Sydney Airport could be back on the
auction block possibly before April as the Australian finance minister is now
looking at resuming the privatisation that was halted last September.
“The minister is actively
considering a resumption of the sale and a decision is expected in the next few
weeks,” says a spokeswoman for finance minister Nick Minchin.
For the Government to have any
chance of selling the airport by its self-imposed 30 June deadline, a decision
needs to be made soon. Australian media reports say the finance
minister is keen to get on with the sale and top up the treasury’s coffers with
There appear to be few obstacles to
complicate the sale now that failed second national carrier Ansett has entered
effective liquidation. Uncertainty hung over the airport’s outlook while Tesna,
the bidder for Ansett, negotiated to use the former Ansett terminal. Tesna
withdrew its bid for Ansett, sealing the airline’s fate, on 27 February.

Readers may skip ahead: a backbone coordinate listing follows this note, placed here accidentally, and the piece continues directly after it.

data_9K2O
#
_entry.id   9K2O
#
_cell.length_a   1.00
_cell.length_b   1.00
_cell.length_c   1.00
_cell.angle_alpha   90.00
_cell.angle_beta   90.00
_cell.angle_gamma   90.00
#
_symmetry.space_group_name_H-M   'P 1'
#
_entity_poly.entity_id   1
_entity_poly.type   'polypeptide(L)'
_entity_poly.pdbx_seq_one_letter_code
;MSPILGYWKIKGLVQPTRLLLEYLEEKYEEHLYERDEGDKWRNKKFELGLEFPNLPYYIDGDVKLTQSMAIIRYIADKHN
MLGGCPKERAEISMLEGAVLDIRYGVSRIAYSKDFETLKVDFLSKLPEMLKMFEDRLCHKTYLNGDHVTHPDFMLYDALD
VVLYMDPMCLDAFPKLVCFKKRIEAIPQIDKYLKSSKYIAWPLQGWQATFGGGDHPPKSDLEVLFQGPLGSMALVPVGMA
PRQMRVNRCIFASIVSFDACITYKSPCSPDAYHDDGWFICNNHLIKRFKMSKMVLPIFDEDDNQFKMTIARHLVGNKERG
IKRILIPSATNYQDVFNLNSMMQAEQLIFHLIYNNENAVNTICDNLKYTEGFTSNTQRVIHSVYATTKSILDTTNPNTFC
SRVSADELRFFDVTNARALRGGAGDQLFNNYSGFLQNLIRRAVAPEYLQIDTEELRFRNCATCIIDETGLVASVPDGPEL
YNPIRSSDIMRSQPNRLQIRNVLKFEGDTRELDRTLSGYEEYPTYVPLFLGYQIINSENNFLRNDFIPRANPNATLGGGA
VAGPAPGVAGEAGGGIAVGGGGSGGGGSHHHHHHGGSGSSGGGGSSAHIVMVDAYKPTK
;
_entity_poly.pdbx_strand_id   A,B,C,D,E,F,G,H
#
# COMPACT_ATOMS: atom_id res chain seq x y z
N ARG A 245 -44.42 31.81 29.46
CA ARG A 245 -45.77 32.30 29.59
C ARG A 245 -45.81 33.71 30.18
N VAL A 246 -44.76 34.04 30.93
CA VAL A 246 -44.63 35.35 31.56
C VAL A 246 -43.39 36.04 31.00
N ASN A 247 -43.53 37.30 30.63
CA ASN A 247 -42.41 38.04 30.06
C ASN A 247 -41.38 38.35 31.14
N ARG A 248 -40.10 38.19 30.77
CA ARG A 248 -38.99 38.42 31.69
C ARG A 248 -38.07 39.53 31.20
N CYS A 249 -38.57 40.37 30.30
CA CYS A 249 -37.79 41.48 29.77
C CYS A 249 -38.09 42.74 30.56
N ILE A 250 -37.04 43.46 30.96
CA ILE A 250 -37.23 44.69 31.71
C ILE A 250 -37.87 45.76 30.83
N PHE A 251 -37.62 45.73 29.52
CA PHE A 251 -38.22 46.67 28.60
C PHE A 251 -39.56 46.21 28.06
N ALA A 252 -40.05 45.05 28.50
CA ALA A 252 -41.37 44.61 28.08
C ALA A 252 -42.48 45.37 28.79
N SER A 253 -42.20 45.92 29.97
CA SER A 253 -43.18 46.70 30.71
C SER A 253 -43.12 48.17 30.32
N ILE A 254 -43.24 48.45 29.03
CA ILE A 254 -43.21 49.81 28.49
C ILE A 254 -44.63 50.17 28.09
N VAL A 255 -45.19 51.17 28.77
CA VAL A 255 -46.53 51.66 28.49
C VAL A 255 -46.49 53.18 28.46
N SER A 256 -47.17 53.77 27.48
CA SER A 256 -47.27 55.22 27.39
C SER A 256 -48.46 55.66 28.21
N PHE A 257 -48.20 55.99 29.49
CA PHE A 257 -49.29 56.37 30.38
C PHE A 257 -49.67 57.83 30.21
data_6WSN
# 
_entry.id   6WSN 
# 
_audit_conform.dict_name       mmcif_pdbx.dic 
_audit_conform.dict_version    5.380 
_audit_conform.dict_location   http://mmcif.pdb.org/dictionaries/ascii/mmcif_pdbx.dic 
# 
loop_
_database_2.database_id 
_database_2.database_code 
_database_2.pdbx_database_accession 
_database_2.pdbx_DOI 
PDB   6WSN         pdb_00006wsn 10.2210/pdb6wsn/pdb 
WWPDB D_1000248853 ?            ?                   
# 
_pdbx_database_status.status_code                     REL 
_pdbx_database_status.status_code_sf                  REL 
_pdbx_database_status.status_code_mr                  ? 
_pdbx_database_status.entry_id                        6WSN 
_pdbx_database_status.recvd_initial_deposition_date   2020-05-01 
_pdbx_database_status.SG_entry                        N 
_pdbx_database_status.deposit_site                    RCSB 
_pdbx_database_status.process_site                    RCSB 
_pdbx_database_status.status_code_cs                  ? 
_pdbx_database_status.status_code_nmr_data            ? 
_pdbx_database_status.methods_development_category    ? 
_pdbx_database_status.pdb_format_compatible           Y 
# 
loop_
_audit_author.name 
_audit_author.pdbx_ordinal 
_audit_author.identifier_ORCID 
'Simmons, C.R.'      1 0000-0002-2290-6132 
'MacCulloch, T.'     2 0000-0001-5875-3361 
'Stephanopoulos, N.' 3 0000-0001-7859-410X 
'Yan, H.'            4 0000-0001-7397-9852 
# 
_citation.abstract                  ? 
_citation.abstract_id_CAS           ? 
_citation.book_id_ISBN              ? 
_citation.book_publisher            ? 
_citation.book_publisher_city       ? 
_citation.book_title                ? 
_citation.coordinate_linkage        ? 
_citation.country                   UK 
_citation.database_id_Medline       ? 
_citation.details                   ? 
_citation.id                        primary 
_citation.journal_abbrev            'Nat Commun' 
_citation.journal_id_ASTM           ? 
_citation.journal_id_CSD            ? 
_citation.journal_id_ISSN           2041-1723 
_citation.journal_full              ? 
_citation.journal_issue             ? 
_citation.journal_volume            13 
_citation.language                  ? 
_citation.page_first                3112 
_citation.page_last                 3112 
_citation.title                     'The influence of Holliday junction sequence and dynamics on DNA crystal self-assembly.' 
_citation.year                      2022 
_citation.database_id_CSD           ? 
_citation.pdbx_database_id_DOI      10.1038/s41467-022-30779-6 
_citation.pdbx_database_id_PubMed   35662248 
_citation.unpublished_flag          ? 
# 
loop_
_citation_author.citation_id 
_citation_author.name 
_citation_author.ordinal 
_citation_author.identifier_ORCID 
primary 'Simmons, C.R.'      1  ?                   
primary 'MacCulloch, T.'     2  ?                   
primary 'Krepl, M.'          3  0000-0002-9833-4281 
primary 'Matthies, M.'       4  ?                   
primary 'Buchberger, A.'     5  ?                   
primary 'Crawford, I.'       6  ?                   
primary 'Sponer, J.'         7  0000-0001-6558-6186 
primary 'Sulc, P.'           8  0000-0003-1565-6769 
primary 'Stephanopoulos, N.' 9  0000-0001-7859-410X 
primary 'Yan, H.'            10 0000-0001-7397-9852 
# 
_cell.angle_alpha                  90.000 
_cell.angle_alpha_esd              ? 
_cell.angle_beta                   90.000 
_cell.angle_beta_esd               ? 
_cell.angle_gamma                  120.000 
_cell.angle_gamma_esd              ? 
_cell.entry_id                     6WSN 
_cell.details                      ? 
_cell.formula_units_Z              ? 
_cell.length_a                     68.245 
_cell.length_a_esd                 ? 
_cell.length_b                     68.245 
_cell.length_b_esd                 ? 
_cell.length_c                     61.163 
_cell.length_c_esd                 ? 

Australian media reports saying runway
modifications to handle Airbus A380s will cost A$2 billion ($1 billion) were dismissed
as completely erroneous by an airport source. Rules for the A380
are still being hammered out by regulatory authorities worldwide, airlines,
airports and Airbus.
Apart from modifying some gates to
accommodate passengers boarding two decks simultaneously, only minor
adjustments are likely to be needed, such as those necessary to maintain wing
clearances between taxiways and runways at the airport, says the source.
The Government scrapped the airport’s
sale last September, blaming the terrorist attacks on the USA earlier that
month for killing prospects of privatising the airport at a good price. With an
election looming at the time, the Government could not afford to risk selling
at a poor price.
Even so, doubts among bidders may
have been building before the attacks. Of the three
consortia bidding then, the Connect Group that included ABN Amro, French group
CDC and Australian banks, confirmed its airport partners Fraport and Schiphol
Group had withdrawn.
The two other consortia were known
as Sydney Gateway and Southern Cross. The former included AMP Henderson and
Deutsche Bank, while the latter comprised Australian banks as well as German
construction group Hochtief.
It is not clear if these consortia
will re-bid or retain the same members.